• Windows 10 Anniversary Update OK?

    Posted on May 21st, 2017 at 15:42 woody Comment on the AskWoody Lounge

    Just got this from reader NP:

    I have been following your articles about issues with Windows 10.  Would you say at this point, it is safe to update, or should we still wait?  I am concerned about not having the latest patches because of the WannyCry ransomware.

    It’s safe to upgrade to Windows 10 Anniversary Update, version 1607

    It’s too early to upgrade to Windows 10 Creators Update, version 1703

    This is the part that gets me. WannaCry only infects Windows 7 machines. Period. (And Server 2008R2, which is basically Windows 7.)

    WannaCry does NOT infect Windows XP. I’ve been saying that since my first report a week ago. In spite of what you’ve read, WannaCry does not infect WinXP.

    WannaCry does NOT infect Windows 8.1.

    WannaCry does NOT infect Windows 10. Any version. That tiny blip on the Kaspersky chart is no doubt due to mis-reporting, or the possibility that people were running infected WinXP machines in a Virtual Machine on Windows 10. I don’t know of any other way there could be any occurrences.

    That said, you need to make sure your Windows computer is fully protected against WannaCry – every version, from XP to Win10. The problem isn’t WannaCry itself. The problem’s all the other malware that’s likely to follow in its footsteps.

  • EternalRocks SMB Worm Uses Seven NSA Hacking Tools

    Posted on May 20th, 2017 at 15:57 woody Comment on the AskWoody Lounge

    Original posts here:

    EternalRocks SMB Worm Uses Seven NSA Hacking Tools

    @MrBrian and @Kirsty just raised the alarm in the Code Red forum….


    Researchers have detected a new worm that is spreading via SMB, but unlike the worm component of the WannaCry ransomware, this one is using seven NSA tools instead of two.

    The worm’s existence first came to light on Wednesday, after it infected the SMB honeypot of Miroslav Stampar, member of the Croatian Government CERT, and creator of the sqlmap tool used for detecting and exploiting SQL injection flaws.

    It’s happening.

  • The original WannaCry does NOT infect Windows XP boxes

    Posted on May 19th, 2017 at 08:00 woody Comment on the AskWoody Lounge

    I’ve been saying that for a week now – sometimes fighting over it.

    I’m not saying the EternalBlue infection method doesn’t work on XP. (Sorry for the double negative.) What I am saying is that no Windows XP boxes were infected, in the wild, by the original WannaCry worm.

    I’m also saying that the original WannaCry worm is now a distant memory, with much nastier things to come, and you have to get yourself patched, no matter which version of Windows you’re using.

    There’s an interesting debate going on right now about infections on XP boxes that weren’t part of the first wave.

    UPDATE: The Scottish National Health Service reports that 1,500 computers came down with WannaCry. Independently, NHS says they still have 6,500 computers running XP. Somehow that’s getting reported in the press that 1,500 XP NHS computers were infected. The announcement from NHS is apparently correct. The poorly-spun media reports are clearly wrong.

    ANOTHER UPDATE: Catalin Cimpanu at BleepingComputer comes to the conclusion that we’ve known all along — WannaCry only infects Windows 7 and Server 2008 R2, which is basically the same thing as Windows 7.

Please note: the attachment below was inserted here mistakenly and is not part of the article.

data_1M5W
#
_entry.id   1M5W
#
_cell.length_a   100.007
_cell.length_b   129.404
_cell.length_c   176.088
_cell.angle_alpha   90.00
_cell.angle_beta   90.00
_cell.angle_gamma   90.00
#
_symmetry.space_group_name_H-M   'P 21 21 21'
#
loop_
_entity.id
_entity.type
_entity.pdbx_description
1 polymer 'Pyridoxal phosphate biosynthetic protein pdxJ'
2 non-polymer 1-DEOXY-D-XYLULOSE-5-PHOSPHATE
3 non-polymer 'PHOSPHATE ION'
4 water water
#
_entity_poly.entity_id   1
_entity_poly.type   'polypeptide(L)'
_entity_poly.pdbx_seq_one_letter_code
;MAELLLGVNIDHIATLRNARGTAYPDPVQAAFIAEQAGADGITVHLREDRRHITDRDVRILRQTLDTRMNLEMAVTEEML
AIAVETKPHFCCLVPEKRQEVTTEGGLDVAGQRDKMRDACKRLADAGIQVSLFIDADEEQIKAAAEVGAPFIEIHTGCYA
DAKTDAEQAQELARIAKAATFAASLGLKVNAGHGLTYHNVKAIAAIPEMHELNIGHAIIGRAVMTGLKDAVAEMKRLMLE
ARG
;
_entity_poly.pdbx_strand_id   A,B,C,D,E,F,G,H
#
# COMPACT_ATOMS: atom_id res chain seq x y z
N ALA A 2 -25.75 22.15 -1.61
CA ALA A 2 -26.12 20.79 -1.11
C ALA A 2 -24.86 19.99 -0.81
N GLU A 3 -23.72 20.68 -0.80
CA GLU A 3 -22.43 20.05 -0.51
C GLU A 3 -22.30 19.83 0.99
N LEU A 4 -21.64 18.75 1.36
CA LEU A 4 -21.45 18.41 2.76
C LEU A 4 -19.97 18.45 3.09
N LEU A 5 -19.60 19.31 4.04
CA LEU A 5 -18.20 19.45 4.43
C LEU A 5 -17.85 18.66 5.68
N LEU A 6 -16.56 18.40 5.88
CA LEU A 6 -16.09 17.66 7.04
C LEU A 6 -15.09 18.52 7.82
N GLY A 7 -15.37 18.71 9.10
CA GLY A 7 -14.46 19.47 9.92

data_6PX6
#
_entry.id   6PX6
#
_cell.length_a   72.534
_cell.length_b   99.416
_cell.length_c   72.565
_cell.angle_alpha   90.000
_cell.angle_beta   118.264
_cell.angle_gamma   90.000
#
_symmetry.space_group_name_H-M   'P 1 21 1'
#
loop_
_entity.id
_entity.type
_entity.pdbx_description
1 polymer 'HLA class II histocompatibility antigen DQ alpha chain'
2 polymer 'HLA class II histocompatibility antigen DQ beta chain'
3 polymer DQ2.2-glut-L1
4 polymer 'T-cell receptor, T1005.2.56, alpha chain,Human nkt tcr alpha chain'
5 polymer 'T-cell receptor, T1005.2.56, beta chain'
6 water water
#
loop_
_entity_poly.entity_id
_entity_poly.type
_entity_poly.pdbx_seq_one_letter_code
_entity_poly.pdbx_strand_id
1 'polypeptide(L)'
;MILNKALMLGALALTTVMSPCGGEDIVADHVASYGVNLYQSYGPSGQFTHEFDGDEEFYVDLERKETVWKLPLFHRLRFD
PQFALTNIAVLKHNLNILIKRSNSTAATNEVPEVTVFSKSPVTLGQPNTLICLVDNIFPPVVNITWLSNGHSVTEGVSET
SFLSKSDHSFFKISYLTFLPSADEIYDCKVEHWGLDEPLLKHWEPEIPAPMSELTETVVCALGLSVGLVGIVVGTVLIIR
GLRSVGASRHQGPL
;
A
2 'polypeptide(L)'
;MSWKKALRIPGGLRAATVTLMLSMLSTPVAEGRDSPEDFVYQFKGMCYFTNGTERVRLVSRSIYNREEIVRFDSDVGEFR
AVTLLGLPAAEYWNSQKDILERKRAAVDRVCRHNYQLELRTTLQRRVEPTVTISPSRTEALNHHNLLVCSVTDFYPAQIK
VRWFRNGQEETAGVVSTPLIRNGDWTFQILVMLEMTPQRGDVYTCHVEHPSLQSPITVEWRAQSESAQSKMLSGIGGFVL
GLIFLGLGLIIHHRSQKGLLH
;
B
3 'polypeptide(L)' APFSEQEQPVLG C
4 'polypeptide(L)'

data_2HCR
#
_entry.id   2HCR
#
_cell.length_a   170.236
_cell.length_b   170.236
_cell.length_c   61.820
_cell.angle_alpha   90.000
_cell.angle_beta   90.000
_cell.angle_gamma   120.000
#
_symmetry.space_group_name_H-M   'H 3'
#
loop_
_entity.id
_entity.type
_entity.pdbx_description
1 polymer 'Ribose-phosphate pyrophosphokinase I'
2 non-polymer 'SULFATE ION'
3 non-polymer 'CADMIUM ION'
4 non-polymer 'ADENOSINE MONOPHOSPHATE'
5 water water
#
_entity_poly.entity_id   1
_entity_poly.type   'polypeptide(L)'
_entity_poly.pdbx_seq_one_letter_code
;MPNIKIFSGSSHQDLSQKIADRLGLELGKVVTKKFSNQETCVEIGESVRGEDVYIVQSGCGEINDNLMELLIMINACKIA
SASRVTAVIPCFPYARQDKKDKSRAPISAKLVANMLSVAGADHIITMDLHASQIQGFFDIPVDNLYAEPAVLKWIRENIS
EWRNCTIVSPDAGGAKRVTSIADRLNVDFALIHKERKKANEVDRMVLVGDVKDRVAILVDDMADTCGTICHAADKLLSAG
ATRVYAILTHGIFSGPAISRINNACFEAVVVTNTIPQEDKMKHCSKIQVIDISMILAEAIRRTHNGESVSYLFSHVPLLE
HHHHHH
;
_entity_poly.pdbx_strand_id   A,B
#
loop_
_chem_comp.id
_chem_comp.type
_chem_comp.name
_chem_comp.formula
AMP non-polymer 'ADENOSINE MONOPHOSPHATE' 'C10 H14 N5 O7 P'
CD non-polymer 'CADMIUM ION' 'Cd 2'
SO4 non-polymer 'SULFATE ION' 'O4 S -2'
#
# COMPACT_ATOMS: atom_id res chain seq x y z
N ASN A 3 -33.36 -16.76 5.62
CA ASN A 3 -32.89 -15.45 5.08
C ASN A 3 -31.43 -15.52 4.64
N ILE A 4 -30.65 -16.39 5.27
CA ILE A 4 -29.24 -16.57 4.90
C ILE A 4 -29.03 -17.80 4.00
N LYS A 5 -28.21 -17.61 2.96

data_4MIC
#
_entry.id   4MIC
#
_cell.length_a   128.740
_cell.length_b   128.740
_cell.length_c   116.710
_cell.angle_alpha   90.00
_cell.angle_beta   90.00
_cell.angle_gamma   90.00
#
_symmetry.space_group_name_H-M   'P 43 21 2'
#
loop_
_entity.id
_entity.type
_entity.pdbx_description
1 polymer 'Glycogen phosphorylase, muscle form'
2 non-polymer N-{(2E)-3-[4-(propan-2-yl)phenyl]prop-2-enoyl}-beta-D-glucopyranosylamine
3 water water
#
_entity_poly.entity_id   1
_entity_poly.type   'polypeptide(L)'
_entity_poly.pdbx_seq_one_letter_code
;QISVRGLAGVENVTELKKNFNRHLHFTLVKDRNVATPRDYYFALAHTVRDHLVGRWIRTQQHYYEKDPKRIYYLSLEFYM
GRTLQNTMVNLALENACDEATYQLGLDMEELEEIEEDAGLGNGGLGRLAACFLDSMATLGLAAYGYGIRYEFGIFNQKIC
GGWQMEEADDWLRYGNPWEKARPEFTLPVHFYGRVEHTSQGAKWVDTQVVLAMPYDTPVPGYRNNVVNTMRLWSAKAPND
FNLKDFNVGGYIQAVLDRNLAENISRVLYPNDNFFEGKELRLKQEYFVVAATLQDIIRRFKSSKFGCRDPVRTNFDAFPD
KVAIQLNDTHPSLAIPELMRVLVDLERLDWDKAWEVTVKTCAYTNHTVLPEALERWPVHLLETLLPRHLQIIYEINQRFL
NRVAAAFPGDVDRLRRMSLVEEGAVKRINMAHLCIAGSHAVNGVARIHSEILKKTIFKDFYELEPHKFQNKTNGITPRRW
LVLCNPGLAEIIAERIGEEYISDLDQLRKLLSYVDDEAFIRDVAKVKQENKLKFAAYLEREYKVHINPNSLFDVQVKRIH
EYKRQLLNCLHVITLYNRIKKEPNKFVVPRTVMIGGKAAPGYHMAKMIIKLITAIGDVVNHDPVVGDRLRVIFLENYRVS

The Kaspersky graph shows a tiny, tiny number of Win10 machines infected. My guess is that’s either a false positive, or from people who were intentionally infecting Win7 machines running in a Virtual Machine on Win10.

    There’s a commenter (I know, I shouldn’t read the comments) who says:

    You want to know why Windows 10 was on the list?
    I blame Microsoft for still allowing people to opt-out of auto-updates. The mass do not always know what’s best for them, so it is our responsibility to firmly reject their demand when it’s harmful, and educate them why so.

    I could pull my hair out. Win10 wasn’t directly affected. Opting in or out of updates isn’t a problem – although if you opted out of Win7 auto updates and you didn’t check for two months, yep, you could’ve gotten stung. But Win10? Puh-lease.

  • Breaking: WannaCry has been decrypted, if you follow the rules

    Posted on May 19th, 2017 at 07:37 woody Comment on the AskWoody Lounge

    For those of you who were infected with WannaCry, very good news. If you see the WannaCry ransom screen:


    Matt Suiche has confirmed that the wanakiwi tool can reach into your infected Win7 machine and retrieve the decryption key. The tool was created by Benjamin Delpy, @gentilkiwi. Per Suiche:

    His tool is very ingenious as it does not look for the actual key but the prime numbers in memory to recompute the key itself. In short, his technique is totally bad ass and super smart.

    Suiche has confirmed that the tool works on WinXP x86, Server 2003 x86, and Win7 x86 “This would imply it works for every version of Windows from XP to 7, including… Vista and 2008 and 2008 R2.”

    Remember, the original WannaCry worm ONLY infects Windows 7 computers. Anything you’ve read to the contrary is wrong.

    REMEMBER – You have to make sure your Windows machines are updated, to protect against new versions of WannaCry. They’re starting to make an appearance. If you haven’t already done it, drop everything and get patched now. Every Windows machine. No exceptions.